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Bluetick Coonhound
History
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The modern Bluetick's color indicates that it descended from the Grand Bleu de Gascogne (French Staghound) as well as the English Foxhound. Many French hounds were brought to America and contributed to the coonhound breeds. One owned by George Washington was recorded as giving birth to 15 puppies, and Washington likened their musical voices to the "bells of Moscow." The Grand Bleu was too slow on the trail to please the American hunter, but when bred to American hounds, it increased their coldtrailing ability and their endurance.

Although Blueticks were originally classified as English Coonhounds, Bluetick breeders broke away from the English breeders in 1945 because they didn't want to follow the trend toward producing a hot-nosed, faster hunter. Proud of their larger, cold-nosed and resolute, if slower hounds, they named their breed and maintained their own hunting style. For a short time, puppies with blue ticking were classified as Blueticks and those with red ticking were still called English. But that practice soon ceased as each Coonhound maintained its own group of staunch supporters.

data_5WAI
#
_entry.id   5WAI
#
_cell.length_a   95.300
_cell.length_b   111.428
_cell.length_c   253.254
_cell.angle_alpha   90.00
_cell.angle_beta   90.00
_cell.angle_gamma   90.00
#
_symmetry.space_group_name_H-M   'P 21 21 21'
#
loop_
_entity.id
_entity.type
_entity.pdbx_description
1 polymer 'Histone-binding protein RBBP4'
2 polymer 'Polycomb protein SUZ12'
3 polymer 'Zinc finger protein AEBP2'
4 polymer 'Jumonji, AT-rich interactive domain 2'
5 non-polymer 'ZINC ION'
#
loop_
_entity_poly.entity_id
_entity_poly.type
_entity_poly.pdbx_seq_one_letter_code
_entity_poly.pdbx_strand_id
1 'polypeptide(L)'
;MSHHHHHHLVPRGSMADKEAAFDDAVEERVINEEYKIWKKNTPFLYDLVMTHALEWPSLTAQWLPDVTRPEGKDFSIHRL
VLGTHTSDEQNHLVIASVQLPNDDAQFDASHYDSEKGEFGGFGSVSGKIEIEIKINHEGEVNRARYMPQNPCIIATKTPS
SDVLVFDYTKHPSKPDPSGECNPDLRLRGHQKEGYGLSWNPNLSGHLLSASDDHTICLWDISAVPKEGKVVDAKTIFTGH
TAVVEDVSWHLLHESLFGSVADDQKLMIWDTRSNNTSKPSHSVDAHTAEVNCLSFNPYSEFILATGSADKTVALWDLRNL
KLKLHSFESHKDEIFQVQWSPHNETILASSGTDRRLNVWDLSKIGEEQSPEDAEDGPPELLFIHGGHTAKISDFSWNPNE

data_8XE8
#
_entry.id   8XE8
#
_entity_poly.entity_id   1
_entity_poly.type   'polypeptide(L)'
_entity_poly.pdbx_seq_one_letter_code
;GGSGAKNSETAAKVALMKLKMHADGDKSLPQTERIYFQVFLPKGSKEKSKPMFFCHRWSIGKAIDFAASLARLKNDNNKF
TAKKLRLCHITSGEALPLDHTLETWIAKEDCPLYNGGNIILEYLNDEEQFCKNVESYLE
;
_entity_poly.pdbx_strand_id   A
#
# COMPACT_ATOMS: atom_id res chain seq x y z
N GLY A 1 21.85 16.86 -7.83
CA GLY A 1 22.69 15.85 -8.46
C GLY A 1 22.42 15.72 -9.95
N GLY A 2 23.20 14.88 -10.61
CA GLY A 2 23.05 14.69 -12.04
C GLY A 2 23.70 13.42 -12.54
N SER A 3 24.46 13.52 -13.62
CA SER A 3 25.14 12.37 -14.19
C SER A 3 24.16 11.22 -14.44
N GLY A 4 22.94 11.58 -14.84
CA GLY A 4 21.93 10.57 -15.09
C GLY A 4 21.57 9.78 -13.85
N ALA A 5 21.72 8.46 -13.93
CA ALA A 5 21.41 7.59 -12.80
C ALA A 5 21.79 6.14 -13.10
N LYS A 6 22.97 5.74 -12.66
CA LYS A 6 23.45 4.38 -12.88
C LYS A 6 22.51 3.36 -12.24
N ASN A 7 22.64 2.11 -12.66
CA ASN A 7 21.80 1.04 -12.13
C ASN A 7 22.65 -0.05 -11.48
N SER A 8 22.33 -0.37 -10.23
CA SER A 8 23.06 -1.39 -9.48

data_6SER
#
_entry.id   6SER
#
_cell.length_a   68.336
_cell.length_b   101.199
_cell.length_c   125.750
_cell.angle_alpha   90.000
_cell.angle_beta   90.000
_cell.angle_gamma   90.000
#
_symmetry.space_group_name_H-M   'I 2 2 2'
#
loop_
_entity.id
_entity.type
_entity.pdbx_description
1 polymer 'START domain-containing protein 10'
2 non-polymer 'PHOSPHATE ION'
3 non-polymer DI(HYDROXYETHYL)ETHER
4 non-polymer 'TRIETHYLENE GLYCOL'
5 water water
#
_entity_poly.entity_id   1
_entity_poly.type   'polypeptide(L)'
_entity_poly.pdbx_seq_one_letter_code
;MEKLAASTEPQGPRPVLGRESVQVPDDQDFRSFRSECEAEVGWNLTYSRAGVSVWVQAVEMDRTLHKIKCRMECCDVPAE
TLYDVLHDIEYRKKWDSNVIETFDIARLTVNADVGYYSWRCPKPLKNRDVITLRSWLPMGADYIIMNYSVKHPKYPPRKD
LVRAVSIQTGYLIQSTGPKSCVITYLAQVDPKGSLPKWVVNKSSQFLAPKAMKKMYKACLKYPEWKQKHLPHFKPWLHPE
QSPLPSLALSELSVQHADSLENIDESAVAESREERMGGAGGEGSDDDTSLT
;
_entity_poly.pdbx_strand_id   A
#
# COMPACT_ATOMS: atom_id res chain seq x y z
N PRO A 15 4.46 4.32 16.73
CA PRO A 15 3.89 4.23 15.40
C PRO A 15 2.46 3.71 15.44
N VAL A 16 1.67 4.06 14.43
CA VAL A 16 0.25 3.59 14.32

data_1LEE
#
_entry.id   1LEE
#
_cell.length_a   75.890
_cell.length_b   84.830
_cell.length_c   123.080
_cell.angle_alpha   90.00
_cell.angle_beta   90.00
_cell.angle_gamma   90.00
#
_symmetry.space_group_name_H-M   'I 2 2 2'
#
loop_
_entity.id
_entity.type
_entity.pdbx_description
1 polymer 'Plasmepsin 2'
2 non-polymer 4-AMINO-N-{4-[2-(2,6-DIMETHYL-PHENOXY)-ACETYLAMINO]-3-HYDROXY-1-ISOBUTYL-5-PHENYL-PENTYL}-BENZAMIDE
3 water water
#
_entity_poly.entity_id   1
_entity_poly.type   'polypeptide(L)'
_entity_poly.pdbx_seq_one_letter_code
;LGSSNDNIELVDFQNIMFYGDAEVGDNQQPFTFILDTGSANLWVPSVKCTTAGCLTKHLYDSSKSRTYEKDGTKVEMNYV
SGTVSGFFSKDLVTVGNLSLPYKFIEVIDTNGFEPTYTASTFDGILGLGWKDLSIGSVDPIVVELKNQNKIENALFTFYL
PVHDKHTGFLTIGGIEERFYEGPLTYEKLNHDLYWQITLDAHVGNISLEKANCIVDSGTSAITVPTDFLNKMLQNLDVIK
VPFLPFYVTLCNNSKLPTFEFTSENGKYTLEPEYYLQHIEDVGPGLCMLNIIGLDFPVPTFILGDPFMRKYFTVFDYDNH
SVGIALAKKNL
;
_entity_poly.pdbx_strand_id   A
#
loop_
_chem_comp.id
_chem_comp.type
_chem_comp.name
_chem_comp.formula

An intelligent, cold-nosed hunter that trees hard and long, the Bluetick has the ability and endurance to stay on the most intricate track. He is a free tonguer on the trail with a medium bawl or bugle voice when striking and trailing. This changes to a steady chop when running and a steady course chop at tree.





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